Nuisance calls

At home I still have a landline.

This exposes me, and D, to a multitude of unsolicited canvassing calls.  Apart from these, comparatively a few people – overseas callers and people who only have a landline themselves – ring us on the home number.  – Or people who want a good long chat.

It got to the point where D, who is home at the relevant hours (daytime, early evening) more than I am, would not answer the phone unless I rang twice or without an accompanying attempt on his mobile to show it was somebody who really knew him.

I’m too stingy to pay for caller ID.

Since then, D and I have twigged that most of these calls are placed by machines and that a person does not come on at the calling end unless somebody speaks at the answering end. So now we just wait for the caller to speak. We figure that a genuine non-canvassing caller could be baffled by that, but would probably call again.

This doesn’t save us the trouble of answering the phone, but it does save the struggle of dealing with unwanted calls, especially the (I confess) losing struggle of maintaining civility whilst doing so.

My aunt, 86 and living on her own, is also plagued by such phone calls.  She rang Telstra and they arranged to block her phone to international calls (I didn’t even know that this was possible) but the problem has persisted.

I told my aunt about D’s and my new practice of keeping stumm.  Now she does likewise, but it is the effort of getting up to answer the unwelcome call that really annoys her.

On Saturday, my aunt told me that she had finally got through to the section of Telstra which deals with nuisance calls and that they would be monitoring her calls for the next 30 days. “That’s the maximum period. I hope ASIO won’t get involved.”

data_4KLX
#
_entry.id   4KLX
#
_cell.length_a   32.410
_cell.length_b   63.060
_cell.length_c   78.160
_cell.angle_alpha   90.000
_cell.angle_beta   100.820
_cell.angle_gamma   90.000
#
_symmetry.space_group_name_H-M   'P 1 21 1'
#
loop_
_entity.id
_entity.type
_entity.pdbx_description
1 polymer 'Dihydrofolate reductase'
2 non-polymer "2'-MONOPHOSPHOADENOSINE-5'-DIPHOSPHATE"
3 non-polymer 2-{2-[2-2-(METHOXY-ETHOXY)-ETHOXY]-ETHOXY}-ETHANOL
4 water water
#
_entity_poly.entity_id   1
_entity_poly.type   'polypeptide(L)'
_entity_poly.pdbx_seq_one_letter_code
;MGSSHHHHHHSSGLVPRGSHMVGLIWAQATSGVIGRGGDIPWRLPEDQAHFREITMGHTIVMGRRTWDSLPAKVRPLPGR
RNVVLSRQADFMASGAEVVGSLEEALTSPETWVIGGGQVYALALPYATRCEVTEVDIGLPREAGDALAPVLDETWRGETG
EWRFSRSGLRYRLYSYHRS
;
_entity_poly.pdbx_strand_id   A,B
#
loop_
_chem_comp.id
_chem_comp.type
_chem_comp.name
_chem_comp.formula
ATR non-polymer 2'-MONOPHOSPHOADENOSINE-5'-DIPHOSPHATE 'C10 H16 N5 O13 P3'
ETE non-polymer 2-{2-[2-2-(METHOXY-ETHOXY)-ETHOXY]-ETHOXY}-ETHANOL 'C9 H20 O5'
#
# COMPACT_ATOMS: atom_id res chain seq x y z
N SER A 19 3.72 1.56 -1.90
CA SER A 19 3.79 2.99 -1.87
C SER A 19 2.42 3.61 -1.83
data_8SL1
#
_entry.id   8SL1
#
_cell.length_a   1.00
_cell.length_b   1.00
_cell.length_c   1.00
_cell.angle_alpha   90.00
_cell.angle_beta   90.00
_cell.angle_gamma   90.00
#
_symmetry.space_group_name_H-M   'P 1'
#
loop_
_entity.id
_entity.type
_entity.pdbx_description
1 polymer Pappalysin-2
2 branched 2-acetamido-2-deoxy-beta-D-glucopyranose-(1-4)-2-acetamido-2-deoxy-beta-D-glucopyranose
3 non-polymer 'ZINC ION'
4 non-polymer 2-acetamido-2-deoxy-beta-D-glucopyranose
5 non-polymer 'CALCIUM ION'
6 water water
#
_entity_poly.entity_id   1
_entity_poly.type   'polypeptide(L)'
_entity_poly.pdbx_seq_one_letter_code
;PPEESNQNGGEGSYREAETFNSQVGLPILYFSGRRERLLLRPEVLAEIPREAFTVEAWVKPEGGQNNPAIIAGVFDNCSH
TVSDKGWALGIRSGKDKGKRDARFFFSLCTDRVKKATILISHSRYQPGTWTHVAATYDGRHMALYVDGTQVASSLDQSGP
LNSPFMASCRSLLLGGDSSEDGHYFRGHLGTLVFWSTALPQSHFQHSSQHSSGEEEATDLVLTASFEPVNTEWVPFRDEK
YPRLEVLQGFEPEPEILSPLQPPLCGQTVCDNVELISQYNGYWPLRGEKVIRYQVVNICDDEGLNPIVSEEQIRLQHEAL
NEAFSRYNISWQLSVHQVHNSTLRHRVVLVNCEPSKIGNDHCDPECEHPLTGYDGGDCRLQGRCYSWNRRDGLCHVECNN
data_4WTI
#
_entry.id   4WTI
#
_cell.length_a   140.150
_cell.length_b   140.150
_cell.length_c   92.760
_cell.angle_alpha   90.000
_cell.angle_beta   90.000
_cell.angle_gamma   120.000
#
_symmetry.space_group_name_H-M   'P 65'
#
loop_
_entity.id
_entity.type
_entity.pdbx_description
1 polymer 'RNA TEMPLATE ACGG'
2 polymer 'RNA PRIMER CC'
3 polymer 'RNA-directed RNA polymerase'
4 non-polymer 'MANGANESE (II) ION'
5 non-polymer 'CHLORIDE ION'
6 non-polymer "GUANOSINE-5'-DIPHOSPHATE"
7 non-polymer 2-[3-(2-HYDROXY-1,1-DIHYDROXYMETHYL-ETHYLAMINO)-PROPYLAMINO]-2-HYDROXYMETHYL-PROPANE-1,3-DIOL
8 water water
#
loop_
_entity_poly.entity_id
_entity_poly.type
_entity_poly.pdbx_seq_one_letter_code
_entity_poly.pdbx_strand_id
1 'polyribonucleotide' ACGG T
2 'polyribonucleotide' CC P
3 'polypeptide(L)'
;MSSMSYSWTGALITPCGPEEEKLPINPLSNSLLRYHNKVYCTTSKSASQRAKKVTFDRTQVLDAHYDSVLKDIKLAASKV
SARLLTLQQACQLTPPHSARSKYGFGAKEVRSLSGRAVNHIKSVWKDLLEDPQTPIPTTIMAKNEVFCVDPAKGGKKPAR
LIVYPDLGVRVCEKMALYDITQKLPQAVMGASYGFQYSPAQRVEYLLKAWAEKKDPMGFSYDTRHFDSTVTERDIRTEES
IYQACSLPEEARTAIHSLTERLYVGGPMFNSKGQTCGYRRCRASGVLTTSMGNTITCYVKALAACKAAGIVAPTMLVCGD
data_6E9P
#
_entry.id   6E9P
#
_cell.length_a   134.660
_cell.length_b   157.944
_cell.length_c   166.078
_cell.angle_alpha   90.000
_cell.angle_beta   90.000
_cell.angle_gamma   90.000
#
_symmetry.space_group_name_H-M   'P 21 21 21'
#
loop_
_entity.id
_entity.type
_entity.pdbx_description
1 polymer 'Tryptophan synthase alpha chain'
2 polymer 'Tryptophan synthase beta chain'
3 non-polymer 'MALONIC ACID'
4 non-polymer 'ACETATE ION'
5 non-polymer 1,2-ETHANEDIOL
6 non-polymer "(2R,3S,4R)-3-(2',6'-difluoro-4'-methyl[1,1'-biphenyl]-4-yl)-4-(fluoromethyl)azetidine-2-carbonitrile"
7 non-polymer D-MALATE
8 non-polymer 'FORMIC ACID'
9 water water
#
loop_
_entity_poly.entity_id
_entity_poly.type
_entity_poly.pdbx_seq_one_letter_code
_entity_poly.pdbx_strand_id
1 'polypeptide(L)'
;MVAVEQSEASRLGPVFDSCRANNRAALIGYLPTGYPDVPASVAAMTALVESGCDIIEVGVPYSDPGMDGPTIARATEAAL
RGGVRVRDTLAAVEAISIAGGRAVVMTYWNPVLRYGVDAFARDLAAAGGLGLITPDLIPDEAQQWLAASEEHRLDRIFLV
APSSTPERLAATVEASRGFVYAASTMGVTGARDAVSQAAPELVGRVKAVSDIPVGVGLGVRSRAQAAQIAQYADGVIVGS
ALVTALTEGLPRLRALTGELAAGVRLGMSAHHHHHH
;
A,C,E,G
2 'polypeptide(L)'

I said to her that I thought that was for nuisance calls in the traditional sense – heavy breathers and the like. “You’re always opposing me!” she replied. “Anyway, they’re a nuisance to me.”

I think the bit about ASIO was a joke.

On Sunday, she rang me again. She knew I was visiting my father in Canberra, but we were out. Then she rang D at home. “Tell [M] to phone me straight away. It’s very important. And he must speak first. It’s very important.  He will know why.”  She insisted D write her message down verbatim.  He humoured her….over the telephone.

Not long after she rang Canberra again and after speaking to my father (not her brother: she is my maternal aunt) got through to me.

“I neglected to emphasise enough yesterday that when you ring me you must speak first.  Otherwise, if you ring up and do not speak, I shall write down the time and then report the call to Telstra.  So you must speak first or there could be trouble for you.”

I told D.

“Is that a threat?” he asked.

 

One Response to “Nuisance calls”

  1. Andrew Says:

    We only keep our landline for my mother to call us on and it doesn’t cost us anything directly. We too are plagued by such nuisance calls with one in particular playing a recording with dire threats of terrible penalties for not paying our tax bills. If only I wasn’t a wage slave and in a position to accrue a tax bill.

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